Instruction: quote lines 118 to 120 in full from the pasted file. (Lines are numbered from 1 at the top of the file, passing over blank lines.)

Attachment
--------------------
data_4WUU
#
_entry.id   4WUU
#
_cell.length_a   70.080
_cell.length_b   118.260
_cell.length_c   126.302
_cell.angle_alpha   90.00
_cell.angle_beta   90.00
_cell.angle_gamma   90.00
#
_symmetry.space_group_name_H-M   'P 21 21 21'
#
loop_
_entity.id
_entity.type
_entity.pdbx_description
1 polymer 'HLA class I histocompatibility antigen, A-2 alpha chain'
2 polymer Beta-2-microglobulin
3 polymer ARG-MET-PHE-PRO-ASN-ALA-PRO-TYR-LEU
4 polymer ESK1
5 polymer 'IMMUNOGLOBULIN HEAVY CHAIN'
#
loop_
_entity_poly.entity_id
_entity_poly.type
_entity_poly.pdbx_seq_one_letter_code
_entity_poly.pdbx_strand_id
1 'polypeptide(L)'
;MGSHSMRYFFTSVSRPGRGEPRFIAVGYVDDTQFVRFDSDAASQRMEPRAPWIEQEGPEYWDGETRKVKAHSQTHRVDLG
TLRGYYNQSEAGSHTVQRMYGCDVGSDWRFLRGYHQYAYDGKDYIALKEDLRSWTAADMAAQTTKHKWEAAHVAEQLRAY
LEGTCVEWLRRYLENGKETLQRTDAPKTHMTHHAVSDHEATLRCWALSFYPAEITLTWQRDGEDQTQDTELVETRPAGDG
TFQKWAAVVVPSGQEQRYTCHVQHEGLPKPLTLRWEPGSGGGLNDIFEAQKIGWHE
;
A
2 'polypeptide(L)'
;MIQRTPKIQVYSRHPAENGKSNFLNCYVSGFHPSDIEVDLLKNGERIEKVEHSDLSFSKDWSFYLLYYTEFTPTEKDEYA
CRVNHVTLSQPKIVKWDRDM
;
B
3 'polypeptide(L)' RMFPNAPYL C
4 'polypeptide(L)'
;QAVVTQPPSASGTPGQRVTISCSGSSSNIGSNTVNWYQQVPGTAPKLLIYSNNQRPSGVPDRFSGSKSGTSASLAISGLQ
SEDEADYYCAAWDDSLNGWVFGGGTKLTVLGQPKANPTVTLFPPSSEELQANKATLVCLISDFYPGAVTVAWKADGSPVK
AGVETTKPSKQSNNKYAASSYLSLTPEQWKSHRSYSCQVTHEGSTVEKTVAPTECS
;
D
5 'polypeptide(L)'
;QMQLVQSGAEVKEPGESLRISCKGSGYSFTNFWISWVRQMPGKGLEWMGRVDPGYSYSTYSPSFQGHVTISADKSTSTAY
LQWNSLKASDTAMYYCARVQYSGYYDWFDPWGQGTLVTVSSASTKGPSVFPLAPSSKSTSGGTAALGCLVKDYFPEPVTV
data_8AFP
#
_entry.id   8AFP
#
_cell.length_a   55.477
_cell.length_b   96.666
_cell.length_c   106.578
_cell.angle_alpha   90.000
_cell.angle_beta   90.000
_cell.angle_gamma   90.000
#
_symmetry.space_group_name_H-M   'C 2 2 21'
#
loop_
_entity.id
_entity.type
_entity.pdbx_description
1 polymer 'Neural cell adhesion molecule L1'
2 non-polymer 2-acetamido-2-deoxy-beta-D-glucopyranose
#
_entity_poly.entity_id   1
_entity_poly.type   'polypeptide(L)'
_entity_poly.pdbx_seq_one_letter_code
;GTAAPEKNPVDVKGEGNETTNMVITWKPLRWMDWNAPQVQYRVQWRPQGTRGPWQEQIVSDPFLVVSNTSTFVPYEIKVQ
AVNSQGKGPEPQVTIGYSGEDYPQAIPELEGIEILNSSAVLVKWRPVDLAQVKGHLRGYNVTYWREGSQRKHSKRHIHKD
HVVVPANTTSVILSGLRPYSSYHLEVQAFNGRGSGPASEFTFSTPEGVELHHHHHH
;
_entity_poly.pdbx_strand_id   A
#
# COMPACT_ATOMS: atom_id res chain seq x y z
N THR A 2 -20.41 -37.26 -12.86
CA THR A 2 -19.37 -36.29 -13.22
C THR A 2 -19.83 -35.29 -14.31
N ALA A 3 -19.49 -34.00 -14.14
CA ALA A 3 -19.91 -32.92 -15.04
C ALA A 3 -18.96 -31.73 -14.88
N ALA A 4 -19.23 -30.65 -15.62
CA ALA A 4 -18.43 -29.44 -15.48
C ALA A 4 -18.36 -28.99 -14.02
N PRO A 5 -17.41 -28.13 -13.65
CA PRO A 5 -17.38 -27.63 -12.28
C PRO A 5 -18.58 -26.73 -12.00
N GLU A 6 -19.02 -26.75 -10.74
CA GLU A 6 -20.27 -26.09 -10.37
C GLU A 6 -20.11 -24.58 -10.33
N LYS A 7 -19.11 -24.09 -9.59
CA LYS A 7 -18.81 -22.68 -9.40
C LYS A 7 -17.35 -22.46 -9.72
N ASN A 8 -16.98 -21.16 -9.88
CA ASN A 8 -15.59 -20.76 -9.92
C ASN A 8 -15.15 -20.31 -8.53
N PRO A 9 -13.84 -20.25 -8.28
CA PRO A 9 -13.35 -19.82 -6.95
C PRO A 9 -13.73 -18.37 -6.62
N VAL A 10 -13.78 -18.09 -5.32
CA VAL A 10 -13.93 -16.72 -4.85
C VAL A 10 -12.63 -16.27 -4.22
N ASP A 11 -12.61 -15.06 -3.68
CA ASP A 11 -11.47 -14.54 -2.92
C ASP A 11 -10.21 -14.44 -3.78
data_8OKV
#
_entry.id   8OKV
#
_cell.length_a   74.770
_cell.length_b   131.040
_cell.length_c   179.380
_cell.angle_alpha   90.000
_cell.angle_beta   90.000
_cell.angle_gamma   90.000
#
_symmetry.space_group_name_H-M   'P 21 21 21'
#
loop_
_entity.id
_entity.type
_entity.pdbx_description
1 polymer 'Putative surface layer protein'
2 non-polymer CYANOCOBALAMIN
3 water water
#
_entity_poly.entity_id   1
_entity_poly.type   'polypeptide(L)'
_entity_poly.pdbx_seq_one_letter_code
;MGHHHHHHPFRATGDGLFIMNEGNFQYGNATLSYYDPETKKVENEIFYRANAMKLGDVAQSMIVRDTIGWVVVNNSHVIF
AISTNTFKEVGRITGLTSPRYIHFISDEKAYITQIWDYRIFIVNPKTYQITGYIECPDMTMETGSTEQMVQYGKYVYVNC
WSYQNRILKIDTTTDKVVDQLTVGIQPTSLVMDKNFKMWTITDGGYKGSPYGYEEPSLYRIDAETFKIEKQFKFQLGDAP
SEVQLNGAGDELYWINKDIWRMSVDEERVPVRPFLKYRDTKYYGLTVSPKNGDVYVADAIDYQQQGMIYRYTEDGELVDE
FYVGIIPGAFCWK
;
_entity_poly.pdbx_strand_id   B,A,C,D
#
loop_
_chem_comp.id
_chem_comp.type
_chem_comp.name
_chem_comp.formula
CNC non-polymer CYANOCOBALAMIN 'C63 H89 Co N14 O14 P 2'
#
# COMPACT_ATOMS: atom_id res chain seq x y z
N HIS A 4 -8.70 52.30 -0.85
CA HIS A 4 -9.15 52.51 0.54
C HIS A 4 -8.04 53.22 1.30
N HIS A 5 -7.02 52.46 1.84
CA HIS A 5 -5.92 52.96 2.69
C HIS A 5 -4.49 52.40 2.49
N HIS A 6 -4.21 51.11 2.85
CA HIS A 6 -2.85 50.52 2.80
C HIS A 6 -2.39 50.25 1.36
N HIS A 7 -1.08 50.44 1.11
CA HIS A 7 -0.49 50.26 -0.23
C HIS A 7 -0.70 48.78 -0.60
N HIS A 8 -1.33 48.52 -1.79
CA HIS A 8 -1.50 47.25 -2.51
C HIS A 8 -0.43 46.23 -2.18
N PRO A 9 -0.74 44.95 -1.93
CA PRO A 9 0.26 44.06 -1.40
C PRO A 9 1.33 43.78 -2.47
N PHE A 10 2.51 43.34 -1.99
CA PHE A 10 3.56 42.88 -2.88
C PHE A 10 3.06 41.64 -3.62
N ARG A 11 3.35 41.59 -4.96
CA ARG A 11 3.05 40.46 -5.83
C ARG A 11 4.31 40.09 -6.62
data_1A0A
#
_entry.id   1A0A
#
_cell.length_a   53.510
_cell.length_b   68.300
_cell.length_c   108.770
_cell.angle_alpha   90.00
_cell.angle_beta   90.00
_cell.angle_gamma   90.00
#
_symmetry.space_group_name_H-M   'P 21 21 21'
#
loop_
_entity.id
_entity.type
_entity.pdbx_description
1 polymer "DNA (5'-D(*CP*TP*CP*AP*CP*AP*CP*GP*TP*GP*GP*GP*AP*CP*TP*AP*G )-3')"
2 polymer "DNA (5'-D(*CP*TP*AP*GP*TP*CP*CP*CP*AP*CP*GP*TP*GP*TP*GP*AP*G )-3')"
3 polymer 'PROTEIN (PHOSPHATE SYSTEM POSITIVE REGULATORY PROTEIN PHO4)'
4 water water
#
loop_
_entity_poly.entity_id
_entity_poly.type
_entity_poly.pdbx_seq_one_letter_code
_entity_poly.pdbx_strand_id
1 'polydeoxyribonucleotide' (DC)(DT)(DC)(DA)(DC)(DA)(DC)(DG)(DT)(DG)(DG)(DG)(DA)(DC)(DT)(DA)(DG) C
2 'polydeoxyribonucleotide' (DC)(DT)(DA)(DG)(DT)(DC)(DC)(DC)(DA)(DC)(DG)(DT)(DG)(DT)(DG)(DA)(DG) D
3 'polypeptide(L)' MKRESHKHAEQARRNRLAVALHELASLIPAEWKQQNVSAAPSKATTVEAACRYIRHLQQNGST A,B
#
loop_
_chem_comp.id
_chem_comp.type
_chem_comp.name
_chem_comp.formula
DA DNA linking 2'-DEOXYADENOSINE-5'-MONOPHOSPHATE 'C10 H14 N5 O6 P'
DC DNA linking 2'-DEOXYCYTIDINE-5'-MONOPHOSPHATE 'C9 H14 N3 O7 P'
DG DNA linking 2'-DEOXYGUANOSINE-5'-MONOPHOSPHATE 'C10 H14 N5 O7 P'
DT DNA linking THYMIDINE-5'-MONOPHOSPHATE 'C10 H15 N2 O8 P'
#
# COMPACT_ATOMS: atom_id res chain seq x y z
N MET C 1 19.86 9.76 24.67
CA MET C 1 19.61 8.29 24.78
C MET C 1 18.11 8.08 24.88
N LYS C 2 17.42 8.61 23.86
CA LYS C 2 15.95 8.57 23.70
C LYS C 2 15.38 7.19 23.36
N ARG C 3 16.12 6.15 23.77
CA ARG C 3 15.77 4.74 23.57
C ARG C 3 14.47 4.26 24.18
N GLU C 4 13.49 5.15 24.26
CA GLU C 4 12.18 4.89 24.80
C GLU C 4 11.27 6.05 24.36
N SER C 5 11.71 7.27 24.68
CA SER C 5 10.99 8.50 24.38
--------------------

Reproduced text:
_cell.angle_alpha   90.000
_cell.angle_beta   90.000
_cell.angle_gamma   90.000